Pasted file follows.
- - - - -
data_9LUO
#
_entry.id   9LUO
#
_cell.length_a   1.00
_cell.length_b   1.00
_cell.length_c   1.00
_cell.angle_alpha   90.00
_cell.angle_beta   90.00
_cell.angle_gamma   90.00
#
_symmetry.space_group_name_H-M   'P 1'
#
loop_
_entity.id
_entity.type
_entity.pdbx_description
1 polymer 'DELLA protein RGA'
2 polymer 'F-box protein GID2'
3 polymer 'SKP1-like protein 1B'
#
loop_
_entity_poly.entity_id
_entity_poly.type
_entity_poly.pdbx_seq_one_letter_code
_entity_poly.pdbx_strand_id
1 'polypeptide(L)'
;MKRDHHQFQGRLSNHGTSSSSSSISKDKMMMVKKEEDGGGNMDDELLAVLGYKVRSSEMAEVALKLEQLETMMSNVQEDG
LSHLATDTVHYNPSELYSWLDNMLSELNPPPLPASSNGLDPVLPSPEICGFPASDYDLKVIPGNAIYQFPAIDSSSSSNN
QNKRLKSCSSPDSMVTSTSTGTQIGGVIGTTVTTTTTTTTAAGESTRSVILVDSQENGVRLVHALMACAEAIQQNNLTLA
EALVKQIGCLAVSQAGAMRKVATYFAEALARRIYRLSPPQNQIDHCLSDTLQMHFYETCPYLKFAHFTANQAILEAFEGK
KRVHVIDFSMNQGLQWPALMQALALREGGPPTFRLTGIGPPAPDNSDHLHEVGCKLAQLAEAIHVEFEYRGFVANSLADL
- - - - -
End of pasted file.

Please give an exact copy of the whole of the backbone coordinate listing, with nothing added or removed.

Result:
data_9LUO
#
_entry.id   9LUO
#
_cell.length_a   1.00
_cell.length_b   1.00
_cell.length_c   1.00
_cell.angle_alpha   90.00
_cell.angle_beta   90.00
_cell.angle_gamma   90.00
#
_symmetry.space_group_name_H-M   'P 1'
#
loop_
_entity.id
_entity.type
_entity.pdbx_description
1 polymer 'DELLA protein RGA'
2 polymer 'F-box protein GID2'
3 polymer 'SKP1-like protein 1B'
#
loop_
_entity_poly.entity_id
_entity_poly.type
_entity_poly.pdbx_seq_one_letter_code
_entity_poly.pdbx_strand_id
1 'polypeptide(L)'
;MKRDHHQFQGRLSNHGTSSSSSSISKDKMMMVKKEEDGGGNMDDELLAVLGYKVRSSEMAEVALKLEQLETMMSNVQEDG
LSHLATDTVHYNPSELYSWLDNMLSELNPPPLPASSNGLDPVLPSPEICGFPASDYDLKVIPGNAIYQFPAIDSSSSSNN
QNKRLKSCSSPDSMVTSTSTGTQIGGVIGTTVTTTTTTTTAAGESTRSVILVDSQENGVRLVHALMACAEAIQQNNLTLA
EALVKQIGCLAVSQAGAMRKVATYFAEALARRIYRLSPPQNQIDHCLSDTLQMHFYETCPYLKFAHFTANQAILEAFEGK
KRVHVIDFSMNQGLQWPALMQALALREGGPPTFRLTGIGPPAPDNSDHLHEVGCKLAQLAEAIHVEFEYRGFVANSLADL